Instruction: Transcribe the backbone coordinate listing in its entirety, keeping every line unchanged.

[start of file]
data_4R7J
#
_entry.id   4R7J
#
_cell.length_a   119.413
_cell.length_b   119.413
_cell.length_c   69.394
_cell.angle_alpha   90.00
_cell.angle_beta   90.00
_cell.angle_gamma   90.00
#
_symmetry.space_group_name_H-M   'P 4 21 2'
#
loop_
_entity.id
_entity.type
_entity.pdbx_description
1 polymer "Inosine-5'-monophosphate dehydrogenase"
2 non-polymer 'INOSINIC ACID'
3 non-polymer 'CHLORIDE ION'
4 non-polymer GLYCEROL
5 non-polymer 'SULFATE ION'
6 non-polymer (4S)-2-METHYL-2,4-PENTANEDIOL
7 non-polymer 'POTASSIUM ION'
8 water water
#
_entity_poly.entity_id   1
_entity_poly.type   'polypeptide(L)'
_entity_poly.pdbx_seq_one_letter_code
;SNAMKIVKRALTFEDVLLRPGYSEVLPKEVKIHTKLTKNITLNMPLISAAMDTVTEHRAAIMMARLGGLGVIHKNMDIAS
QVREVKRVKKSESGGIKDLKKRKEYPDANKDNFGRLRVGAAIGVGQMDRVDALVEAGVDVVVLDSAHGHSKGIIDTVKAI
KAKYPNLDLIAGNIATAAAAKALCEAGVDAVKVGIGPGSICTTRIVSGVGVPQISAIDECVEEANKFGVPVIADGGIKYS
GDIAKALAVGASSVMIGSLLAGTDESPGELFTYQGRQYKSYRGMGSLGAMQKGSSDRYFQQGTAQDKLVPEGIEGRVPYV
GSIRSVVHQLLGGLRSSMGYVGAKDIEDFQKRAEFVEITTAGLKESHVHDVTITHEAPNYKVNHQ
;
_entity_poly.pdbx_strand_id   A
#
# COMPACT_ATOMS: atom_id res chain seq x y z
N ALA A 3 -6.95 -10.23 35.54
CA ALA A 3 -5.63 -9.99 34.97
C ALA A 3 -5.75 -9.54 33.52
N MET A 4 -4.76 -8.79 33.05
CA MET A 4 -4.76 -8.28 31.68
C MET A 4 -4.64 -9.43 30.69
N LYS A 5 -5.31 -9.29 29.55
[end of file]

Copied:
data_4R7J
#
_entry.id   4R7J
#
_cell.length_a   119.413
_cell.length_b   119.413
_cell.length_c   69.394
_cell.angle_alpha   90.00
_cell.angle_beta   90.00
_cell.angle_gamma   90.00
#
_symmetry.space_group_name_H-M   'P 4 21 2'
#
loop_
_entity.id
_entity.type
_entity.pdbx_description
1 polymer "Inosine-5'-monophosphate dehydrogenase"
2 non-polymer 'INOSINIC ACID'
3 non-polymer 'CHLORIDE ION'
4 non-polymer GLYCEROL
5 non-polymer 'SULFATE ION'
6 non-polymer (4S)-2-METHYL-2,4-PENTANEDIOL
7 non-polymer 'POTASSIUM ION'
8 water water
#
_entity_poly.entity_id   1
_entity_poly.type   'polypeptide(L)'
_entity_poly.pdbx_seq_one_letter_code
;SNAMKIVKRALTFEDVLLRPGYSEVLPKEVKIHTKLTKNITLNMPLISAAMDTVTEHRAAIMMARLGGLGVIHKNMDIAS
QVREVKRVKKSESGGIKDLKKRKEYPDANKDNFGRLRVGAAIGVGQMDRVDALVEAGVDVVVLDSAHGHSKGIIDTVKAI
KAKYPNLDLIAGNIATAAAAKALCEAGVDAVKVGIGPGSICTTRIVSGVGVPQISAIDECVEEANKFGVPVIADGGIKYS
GDIAKALAVGASSVMIGSLLAGTDESPGELFTYQGRQYKSYRGMGSLGAMQKGSSDRYFQQGTAQDKLVPEGIEGRVPYV
GSIRSVVHQLLGGLRSSMGYVGAKDIEDFQKRAEFVEITTAGLKESHVHDVTITHEAPNYKVNHQ
;
_entity_poly.pdbx_strand_id   A
#
# COMPACT_ATOMS: atom_id res chain seq x y z
N ALA A 3 -6.95 -10.23 35.54
CA ALA A 3 -5.63 -9.99 34.97
C ALA A 3 -5.75 -9.54 33.52
N MET A 4 -4.76 -8.79 33.05
CA MET A 4 -4.76 -8.28 31.68
C MET A 4 -4.64 -9.43 30.69
N LYS A 5 -5.31 -9.29 29.55